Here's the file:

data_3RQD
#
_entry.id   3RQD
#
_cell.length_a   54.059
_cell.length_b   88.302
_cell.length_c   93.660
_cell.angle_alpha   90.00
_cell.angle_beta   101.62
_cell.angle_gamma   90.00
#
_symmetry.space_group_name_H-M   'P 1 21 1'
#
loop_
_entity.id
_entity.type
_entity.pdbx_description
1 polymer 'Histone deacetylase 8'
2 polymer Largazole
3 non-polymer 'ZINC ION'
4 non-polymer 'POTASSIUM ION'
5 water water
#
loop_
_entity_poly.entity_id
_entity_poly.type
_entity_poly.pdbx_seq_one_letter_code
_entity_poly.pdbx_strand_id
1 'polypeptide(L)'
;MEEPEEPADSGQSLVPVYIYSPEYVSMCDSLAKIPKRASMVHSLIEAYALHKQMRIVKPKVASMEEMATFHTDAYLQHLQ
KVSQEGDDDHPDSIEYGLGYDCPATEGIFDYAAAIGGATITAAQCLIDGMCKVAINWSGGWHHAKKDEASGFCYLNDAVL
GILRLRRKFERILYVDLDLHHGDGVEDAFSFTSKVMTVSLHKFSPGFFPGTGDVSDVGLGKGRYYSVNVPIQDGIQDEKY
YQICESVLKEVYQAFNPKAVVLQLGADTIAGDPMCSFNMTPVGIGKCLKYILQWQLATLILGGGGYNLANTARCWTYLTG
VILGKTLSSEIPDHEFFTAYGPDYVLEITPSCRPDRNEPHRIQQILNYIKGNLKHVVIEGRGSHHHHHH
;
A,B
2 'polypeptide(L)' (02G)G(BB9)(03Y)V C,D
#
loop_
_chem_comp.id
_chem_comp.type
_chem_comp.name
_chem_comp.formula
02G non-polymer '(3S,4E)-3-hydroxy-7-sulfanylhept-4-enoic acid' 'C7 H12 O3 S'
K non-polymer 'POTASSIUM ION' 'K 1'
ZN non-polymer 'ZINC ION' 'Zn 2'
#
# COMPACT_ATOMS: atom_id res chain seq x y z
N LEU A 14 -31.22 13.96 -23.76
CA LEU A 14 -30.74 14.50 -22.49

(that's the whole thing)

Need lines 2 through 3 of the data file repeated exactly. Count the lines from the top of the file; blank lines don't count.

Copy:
#
_entry.id   3RQD